2018 Oct General Conference Printable

This post is for my friends the belong to The Church of Jesus Christ of Latter-day Saints. Of course, if you aren’t one of those, feel free to play along. We watch eight hours of sermons here. Four hours Saturday and four hours on Sunday. Schedule is currently showing on the link and when it is going, live feed will be available at the same link.

It’s that time of the year, and because two new apostles were sustained in April, we needed a new printout for our treat schedule.  {AND HOW EXCITED ARE WE TO SEE SOME ETHNIC APOSTLES!!!}

Feel free to use my print-out instead of taking the half of an hour to create your own. Here is a screenshot and a direct link to the printable google doc.

Happy conference weekend, y’all! They really are my two favorite weekends of the year.

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General Conference

There are a lot of different ways that desperate parents try to engage antsy children for this bi-yearly event, and I have tried many of them. However, I finally found my perfect system for the simplistic mom about a decade ago. It has stuck and is always looked forward to, so it must be a winner. It’s super low-maintenance. Here is a photo of it being put to use a few years back. Thank you insta for making a photo easy to find.

I write numbers (chronologically) in sharpie next to each of the members of the First Presidency and Quorum of the Twelve Apostles. I then go to the store and buy 15 snacks and write the correlating numbers on the snacks. The kids have a snack bingo all weekend long. Beef jerky is always the favorite and for some reason it often correlates with another favorite, Elder Jeffrey R. Holland.

I know, I know. It’s kind of gluttonous, but aren’t all the best times of the year about hanging with family and over-eating? At least on these two weekends we are also deeply fed spiritually.

Enjoy! And feel free to share with your friends.

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Pole Creek

Twenty miles south from my home, there is a raging forest fire occurring. The other day, a neighbor put out a call for some donations to take to the firefighters. As usual, I started to ponder on which items I could donate and which items I should donate. I thought of my budget taking another hit. We’ve had several weddings this month, a totaled car, a friend whose home burned down, school fees, etc. etc. There is never enough to go around. I started to worry because I wanted to help, but I didn’t think I could. I thought of the baby wipes up on the shelf and some beef jerkey that I had bought with a coupon a few weeks ago, and I determined that those would be my personal pledges for support. I prayed to God and told Him I would do more if I could and that it was on my heart to serve however He saw fit.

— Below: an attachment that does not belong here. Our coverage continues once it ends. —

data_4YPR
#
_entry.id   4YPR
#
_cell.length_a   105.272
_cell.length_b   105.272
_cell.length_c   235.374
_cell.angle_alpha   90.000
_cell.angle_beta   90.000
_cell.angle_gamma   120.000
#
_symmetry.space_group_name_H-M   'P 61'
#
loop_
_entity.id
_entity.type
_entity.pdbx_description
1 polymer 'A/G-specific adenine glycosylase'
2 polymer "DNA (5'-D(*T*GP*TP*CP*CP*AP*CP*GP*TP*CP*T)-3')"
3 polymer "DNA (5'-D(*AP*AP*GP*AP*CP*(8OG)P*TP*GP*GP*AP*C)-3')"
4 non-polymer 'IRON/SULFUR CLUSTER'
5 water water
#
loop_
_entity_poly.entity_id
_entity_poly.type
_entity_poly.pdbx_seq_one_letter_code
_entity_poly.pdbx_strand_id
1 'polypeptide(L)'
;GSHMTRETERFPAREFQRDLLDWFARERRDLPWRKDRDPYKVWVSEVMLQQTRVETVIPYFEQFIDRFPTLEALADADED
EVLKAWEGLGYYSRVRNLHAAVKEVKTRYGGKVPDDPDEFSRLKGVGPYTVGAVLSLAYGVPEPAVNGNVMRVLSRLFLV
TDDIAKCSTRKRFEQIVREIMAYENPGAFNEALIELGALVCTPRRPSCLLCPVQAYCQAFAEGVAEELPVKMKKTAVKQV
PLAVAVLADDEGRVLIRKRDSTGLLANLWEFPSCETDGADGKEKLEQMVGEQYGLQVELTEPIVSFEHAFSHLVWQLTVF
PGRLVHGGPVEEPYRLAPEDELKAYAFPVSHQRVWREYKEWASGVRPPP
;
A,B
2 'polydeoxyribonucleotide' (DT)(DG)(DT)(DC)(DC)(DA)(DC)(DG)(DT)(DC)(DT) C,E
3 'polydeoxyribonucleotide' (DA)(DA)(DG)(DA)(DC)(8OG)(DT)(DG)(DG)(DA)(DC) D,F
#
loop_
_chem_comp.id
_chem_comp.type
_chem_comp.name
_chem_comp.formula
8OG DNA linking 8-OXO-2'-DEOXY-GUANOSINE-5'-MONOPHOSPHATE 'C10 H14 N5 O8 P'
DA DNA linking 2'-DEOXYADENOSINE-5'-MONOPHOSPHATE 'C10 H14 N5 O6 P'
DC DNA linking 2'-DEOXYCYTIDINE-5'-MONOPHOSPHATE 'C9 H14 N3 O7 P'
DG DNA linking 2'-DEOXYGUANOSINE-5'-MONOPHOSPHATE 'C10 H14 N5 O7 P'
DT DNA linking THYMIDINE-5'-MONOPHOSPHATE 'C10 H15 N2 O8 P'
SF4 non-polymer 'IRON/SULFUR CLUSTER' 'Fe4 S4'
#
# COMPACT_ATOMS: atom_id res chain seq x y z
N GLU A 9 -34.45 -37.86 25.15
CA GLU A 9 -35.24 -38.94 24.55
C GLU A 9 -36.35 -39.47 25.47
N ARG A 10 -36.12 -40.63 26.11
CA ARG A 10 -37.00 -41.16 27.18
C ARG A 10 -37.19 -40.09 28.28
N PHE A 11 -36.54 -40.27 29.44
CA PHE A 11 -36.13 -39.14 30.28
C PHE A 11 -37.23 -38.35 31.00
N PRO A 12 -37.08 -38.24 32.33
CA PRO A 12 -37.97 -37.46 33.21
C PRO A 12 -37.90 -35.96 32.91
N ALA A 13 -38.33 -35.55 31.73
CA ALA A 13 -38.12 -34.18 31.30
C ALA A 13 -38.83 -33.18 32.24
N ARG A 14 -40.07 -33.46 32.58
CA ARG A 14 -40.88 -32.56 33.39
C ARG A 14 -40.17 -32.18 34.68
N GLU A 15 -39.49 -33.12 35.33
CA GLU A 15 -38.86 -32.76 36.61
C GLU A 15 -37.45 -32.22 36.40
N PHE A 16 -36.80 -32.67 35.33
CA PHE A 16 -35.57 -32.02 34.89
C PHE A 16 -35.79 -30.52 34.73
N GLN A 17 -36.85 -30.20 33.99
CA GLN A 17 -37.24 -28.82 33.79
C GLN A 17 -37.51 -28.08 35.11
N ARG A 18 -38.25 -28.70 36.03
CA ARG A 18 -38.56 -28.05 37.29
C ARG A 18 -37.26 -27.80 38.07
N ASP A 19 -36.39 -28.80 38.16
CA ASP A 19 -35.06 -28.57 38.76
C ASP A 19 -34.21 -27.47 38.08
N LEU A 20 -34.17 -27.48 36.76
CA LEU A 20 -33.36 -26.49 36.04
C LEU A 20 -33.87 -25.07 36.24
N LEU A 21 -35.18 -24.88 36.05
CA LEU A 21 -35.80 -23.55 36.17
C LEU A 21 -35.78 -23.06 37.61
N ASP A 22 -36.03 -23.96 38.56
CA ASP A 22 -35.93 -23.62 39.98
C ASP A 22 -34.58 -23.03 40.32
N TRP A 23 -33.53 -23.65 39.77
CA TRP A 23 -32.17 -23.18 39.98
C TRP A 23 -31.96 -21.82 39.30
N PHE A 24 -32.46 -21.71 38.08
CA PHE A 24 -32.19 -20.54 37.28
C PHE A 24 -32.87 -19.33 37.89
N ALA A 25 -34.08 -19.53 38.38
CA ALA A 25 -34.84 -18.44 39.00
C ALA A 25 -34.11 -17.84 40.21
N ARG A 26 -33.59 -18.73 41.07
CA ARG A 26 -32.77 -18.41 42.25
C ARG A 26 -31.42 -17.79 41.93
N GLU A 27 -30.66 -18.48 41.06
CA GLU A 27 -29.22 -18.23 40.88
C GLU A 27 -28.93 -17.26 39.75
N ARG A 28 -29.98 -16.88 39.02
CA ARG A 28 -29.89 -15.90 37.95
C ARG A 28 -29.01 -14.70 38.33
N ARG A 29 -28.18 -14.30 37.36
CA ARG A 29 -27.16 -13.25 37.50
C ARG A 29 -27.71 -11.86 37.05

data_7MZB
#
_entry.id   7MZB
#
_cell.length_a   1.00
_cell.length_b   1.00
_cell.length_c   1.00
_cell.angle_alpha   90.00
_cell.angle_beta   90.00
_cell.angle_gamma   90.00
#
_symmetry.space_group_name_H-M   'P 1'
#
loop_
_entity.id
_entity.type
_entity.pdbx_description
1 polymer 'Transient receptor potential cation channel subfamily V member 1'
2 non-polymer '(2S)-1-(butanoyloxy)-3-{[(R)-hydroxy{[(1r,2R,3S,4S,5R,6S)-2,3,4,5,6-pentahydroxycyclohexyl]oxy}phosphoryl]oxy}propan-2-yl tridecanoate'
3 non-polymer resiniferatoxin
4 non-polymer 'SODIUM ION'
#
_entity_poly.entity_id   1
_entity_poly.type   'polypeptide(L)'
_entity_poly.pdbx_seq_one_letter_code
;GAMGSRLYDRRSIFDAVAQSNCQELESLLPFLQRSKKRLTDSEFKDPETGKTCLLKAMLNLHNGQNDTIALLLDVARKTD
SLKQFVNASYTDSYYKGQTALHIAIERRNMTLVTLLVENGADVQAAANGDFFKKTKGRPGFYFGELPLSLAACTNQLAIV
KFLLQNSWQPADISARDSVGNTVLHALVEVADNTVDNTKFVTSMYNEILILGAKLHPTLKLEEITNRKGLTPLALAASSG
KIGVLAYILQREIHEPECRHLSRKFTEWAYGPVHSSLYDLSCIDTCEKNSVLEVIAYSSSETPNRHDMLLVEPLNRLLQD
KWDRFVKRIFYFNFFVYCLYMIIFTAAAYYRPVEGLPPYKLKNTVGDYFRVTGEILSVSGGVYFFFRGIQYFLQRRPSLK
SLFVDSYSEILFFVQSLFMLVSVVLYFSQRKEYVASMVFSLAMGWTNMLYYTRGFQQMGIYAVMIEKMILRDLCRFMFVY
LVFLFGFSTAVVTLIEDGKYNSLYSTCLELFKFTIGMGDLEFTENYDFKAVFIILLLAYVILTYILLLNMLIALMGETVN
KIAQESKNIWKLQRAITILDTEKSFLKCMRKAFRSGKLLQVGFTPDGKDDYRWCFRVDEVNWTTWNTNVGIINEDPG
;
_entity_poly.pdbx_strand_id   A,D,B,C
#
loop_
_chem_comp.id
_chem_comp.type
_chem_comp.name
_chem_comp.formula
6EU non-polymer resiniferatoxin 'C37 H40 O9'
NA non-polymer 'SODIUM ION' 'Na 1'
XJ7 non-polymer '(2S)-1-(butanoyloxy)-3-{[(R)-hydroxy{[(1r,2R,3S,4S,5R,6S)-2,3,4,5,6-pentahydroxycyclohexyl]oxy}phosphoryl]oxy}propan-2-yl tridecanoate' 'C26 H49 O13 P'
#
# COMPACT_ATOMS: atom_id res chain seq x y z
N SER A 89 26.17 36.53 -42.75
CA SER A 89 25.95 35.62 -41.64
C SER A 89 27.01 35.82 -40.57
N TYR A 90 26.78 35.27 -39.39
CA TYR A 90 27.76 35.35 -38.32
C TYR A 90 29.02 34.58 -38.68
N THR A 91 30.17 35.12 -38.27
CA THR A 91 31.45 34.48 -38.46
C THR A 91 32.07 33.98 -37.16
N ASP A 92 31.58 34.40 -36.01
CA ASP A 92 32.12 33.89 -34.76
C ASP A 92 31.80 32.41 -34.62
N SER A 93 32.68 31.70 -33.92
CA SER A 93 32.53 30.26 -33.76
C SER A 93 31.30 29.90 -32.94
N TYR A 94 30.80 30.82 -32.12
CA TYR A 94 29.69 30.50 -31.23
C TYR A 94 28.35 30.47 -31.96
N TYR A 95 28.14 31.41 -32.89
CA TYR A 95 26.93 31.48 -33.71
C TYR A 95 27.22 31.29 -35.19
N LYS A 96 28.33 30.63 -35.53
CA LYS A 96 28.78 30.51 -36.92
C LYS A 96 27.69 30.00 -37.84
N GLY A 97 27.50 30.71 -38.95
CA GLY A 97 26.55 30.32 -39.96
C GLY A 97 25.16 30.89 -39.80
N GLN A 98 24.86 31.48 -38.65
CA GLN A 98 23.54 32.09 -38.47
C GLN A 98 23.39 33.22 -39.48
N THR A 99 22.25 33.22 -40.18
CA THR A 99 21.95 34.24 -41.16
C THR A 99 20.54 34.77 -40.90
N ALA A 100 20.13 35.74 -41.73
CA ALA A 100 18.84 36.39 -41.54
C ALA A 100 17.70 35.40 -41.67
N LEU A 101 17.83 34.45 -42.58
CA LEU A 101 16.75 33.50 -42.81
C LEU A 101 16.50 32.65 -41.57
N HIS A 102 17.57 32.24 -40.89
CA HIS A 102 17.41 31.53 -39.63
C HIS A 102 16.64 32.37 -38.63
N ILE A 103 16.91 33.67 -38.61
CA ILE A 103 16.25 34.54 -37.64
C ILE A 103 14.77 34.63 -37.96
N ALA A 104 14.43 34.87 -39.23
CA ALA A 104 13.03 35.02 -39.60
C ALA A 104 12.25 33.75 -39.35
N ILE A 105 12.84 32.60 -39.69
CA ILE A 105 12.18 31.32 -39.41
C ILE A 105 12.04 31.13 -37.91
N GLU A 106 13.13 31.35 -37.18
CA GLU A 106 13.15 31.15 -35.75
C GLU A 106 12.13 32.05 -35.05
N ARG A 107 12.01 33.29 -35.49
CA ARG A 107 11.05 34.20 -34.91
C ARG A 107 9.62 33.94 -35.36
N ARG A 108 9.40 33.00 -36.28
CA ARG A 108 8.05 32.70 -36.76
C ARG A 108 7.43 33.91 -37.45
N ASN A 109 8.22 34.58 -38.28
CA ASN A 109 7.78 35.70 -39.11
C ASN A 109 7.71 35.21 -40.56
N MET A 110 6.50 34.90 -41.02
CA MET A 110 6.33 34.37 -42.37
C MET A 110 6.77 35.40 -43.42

A message came back loud and clear. It rang in my mind, “Alice, this is not one that you need to do this time.” I didn’t understand. Didn’t the firefighting heroes deserve some clean socks, protein, and water? I prayed again. I got the same message. I decided to go on with my day, but it kept itching at me. I wanted to help where I could, but I was determined to follow the prompting I had received even though I didn’t understand it. This was on Friday.

Imagine my surprise, when yesterday I read this news report:

Cannon also tweeted: “The American Red Cross is saying thanks to the generosity of local citizens they no longer need donations. There is a waiting list of people offering space in their home for evacuees. Thank you all.”

Utah Lt. Governor Spencer Cox also tweeted: “Update from the Red Cross noting a few problems: 1) Big waiting list…of people that want to HELP and provide shelter for others. 2) TOO MANY donations. Please stop for now. 3) 6,000 people evacuated and no one staying at the shelter. Well done Utah. Well done.”

You guys, God is real. He speaks to us if we listen. He speaks about things that may seem inconsequential. He knows all.

Oh, and people are amazing. I am so glad that so many stepped up to provide what was needed. They all beat me to it, but my budget is grateful.

For the lovers of {fill in the blank with cat therapy}

My Post(1)If People Would Purr

we would know that our offering is accepted and appreciated,

we could feel the satisfaction of providing pleasure,

we would be secure in knowing that they want more of our touch,

and

when our purr spontaneously combusted, it would bond us to that space in time where we fell asleep to another’s purr humming beside us.

 

The Peace of Wild Things

When I was eighteen, a few of my friends brought me a stuffed animal wild thing for my birthday. This was back in the days when my nickname was Crazy Ali, and I was a wild thing. I was free. I wanted nothing more than to wander. I also loved the book Where the Wild Things Are. I didn’t even associate loving that book with my own desire for adventure where Max had the ultimate adventure when he met the wild things.